Erekat: PA may ditch two-state solution

Erekat PA considers ot

November 5, 2009 01:27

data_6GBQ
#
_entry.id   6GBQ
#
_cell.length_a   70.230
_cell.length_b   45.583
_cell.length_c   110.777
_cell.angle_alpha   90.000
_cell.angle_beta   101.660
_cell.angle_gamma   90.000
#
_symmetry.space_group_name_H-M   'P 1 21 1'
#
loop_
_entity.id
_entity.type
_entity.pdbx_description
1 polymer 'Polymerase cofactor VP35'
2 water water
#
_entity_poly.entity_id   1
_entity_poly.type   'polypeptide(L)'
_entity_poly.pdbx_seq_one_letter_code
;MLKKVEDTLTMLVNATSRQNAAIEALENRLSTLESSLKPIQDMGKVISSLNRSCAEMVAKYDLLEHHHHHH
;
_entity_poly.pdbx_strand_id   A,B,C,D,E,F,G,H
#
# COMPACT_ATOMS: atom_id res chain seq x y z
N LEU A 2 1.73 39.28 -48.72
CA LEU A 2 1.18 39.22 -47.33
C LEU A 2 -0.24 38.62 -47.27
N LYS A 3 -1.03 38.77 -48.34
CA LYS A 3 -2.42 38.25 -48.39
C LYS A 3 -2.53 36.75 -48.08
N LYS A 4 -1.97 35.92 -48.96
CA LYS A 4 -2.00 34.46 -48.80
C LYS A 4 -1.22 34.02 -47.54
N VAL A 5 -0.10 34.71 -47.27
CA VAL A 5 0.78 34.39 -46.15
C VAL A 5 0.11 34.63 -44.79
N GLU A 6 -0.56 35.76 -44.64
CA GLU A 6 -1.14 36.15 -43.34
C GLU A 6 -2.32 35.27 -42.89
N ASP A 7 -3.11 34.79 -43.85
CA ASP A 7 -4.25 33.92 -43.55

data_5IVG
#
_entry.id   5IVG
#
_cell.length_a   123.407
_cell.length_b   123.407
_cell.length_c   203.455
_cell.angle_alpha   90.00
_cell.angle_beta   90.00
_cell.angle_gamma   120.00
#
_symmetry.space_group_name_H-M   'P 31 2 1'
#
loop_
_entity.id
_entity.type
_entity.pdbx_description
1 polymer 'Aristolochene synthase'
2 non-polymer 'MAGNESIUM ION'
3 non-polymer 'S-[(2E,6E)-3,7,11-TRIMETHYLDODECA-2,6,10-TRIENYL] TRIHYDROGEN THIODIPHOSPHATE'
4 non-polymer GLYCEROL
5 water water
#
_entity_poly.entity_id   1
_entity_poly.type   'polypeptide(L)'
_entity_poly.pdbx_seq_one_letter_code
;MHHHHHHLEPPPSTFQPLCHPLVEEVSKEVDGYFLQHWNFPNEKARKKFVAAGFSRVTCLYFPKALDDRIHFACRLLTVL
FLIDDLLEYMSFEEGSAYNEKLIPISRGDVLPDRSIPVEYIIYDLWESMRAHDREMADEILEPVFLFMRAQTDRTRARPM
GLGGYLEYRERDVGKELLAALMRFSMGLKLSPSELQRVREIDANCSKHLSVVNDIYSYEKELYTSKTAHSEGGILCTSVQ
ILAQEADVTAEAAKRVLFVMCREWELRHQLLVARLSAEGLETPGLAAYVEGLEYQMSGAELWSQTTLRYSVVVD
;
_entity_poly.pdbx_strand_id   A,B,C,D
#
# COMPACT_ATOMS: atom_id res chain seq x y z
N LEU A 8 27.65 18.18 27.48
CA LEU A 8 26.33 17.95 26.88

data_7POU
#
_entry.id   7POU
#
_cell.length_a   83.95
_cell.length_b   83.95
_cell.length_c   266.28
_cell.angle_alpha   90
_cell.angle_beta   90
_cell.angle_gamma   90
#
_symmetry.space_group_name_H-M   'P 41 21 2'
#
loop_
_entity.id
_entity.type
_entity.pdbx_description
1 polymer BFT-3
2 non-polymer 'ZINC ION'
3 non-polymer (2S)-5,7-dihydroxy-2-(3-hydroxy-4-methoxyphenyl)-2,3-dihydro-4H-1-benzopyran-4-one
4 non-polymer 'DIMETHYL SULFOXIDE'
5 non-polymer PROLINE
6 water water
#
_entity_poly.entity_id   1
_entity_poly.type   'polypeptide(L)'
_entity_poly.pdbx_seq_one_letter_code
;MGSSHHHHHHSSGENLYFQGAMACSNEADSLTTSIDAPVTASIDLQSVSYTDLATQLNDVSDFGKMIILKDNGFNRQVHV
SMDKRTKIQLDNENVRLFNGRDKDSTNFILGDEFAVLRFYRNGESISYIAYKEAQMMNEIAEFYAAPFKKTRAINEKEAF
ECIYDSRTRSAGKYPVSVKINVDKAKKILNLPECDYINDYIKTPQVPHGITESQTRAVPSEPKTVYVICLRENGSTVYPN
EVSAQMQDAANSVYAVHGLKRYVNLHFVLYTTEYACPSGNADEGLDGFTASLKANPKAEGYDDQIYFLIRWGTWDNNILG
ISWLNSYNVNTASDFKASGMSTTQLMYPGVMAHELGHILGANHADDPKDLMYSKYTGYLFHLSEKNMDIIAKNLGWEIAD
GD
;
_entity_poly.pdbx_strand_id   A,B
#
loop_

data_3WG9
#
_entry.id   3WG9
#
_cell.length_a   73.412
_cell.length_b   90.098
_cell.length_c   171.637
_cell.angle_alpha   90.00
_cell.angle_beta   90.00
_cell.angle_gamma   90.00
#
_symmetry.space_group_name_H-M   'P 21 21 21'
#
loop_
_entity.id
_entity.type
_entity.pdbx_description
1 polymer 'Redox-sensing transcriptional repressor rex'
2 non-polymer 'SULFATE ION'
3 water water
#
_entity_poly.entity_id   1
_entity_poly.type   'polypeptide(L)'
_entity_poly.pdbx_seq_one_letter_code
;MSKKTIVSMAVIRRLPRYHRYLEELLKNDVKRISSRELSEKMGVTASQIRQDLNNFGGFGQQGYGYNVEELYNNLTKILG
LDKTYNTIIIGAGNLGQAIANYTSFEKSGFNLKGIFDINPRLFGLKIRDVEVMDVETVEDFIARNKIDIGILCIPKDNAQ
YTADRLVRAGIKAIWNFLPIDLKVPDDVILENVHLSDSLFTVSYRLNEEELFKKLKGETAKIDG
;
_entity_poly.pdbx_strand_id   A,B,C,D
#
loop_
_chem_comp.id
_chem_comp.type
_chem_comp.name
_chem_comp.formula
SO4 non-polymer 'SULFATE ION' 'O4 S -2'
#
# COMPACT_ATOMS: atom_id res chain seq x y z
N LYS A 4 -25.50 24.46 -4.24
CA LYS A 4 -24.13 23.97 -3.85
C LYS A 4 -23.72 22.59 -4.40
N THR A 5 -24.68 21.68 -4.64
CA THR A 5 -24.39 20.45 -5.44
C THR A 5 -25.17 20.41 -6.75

Chief Palestinian Authority negotiator Saeb Erekat warned on Wednesday that the Palestinians would not "rule out other options" if the peace process failed. Erekat's threat was echoed earlier this week by PA President Mahmoud Abbas, and other senior officials in Ramallah, in response to statements made by US Secretary of State Hillary Rodham Clinton on Saturday, in which she rejected the Palestinians' demand for a full cessation of settlement construction as a precondition for the resumption of peace talks with Israel. Erekat explained that one of the "other options" that the Palestinians would consider was abandoning the two-state solution in favor of one state for all Jews and Arabs. "Successive Israeli governments have destroyed any chance of reaching a two-state solution," he charged. "The Palestinian Authority must start searching for other options. A Palestinian state without Jerusalem as its capital would be meaningless. The Palestinian people haven't excluded other options, including the option of a one-state solution," Erekat said. In Egypt, Clinton told reporters at a joint press conference with that country's Foreign Minister Ahmed Ali Aboul Gheit that the US was disappointed that a peace deal had not been reached on past parameters, which placed the capital of a future Palestinian state in east Jerusalem. "We would not be having this discussion if we had reached a deal, because as you remember, the parameters that were laid out would have recognized a state on the '67 borders with some swapping of land agreeable to both sides. It would have also established the capital for the Palestinian state in east Jerusalem, and it would have created a shared responsibility with international support to protect the holy places that are holy to all three major religions of Abraham," Clinton told reporters. The Prime Minister's Office had no reaction to her remarks on east Jerusalem. On Wednesday, Prime Minister Binyamin Netanyahu said that Israel wanted to resume talks with the Palestinians as soon as possible. The possibility that Palestinian elections might be held soon was causing a polarization of Palestinian Authority positions regarding Israel and was hindering the opening of negotiations, he added. But Erekat said that it was Israel's continued settlement construction that was obstructing the peace process. Both sides talked under former prime minister Ehud Olmert's government, but talks have not been held since Netanyahu came into office in March 2009. In an interview with National Public Radio on on Wednesday, Clinton said the Palestinian Authority's initial decision to postpone action on the Goldstone Report had made it difficult for Abbas to talk now with the Israelis. "I think his [Abbas] getting into negotiations would actually change the dynamic and give him a very strong platform. But for all kinds of reasons, most particularly his willingness to work with the Israeli government to postpone the so-called Goldstone Report, has made it very difficult for him to go forward at this time," Clinton said. But Erekat stressed that the PA leadership would not accept any compromise that did not call for a full cessation of settlement construction not only in the West Bank, but in east Jerusalem as well. "The situation is very grave," Erekat told reporters in Ramallah. "The entire peace process is at a crossroads. The Palestinians won't rule out other options," he said. Erekat's remarks reflected deep disappointment among the PA leadership with what it views as a "change" in US policy toward the issue of settlements. The Palestinians argue that the US administration has abandoned its previous demand that Israel freeze all construction work in the settlements to pave the way for the resumption of peace talks. Netanyahu and the US have called for the resumption of talks without preconditions. Erekat reaffirmed the PA's strong opposition to the resumption of the peace talks before Israel halted all construction work in the settlements. He said that US "clarifications" regarding Clinton's recent statements were insufficient and called on Washington to hold Israel publicly responsible for hindering the peace process by failing to meet its obligations under the terms of the Road Map plan. In Egypt, Clinton continued to clarify that her remarks praising Netanyahu for his decision to place a moratorium on new settlement construction did not constitute a change in US policy and that the US still wanted Israel to halt ongoing settlement construction. Israel has said it plans to continue work on the 3,000 homes in West Bank settlements that are now under construction. "I want to start by saying our policy on settlements has not changed. And I want to say it again, our policy on settlement activity has not changed. We do not accept the legitimacy of settlement activity," she said. Still, she praised Israel for its efforts to curb settlement construction, and repeated that it was an unprecedented step. "It is not what we would prefer, because we would like to see everything ended forever. But it is something that I think shows at least a positive movement toward the final status issues being addressed." Later in the day she told NPR she was not surprised by the furor her Jerusalem remarks had caused. "I'm not surprised by anything, because this is the tightrope of all tightropes, and I'm well aware of that. ...Settlements have never been a precondition by anyone - Palestinian or Arab or the United States - to getting into negotiations," Clinton said. When those talks were resumed, she said, "Everything, from borders to Jerusalem to refugees, has to be resolved between the parties." Erekat said that when and if the talks resumed, they should pick up where they left off with the Olmert government. "We are talking about resuming final status negotiations," he said. "On the other hand, Israel is talking about beginning the final status talks. The Americans, for their part, are talking about re-launching the final status talks." The Palestinians would not accept any proposal calling for the establishment of a state with temporary borders, Erekat said. He also said that Palestinians reject the idea of resuming negotiations with the sole purpose of negotiating. Erekat said he did not understand how the US would be able to fulfill its commitment to establishing a Palestinian state within two years if it couldn't even force Israel to stop construction and natural growth in the settlements and east Jerusalem. "The negotiations [with Israel] did not start this year," Erekat said. "In fact, the negotiations reached an advanced stage in December 2008 between President Abbas and Olmert. Therefore we are demanding that the negotiations be resumed from where they were halted in December 2008." The PA official dismissed Israel's claim that the settlement freeze was a new Palestinian demand and noted that this was one of the requirements of the Road Map.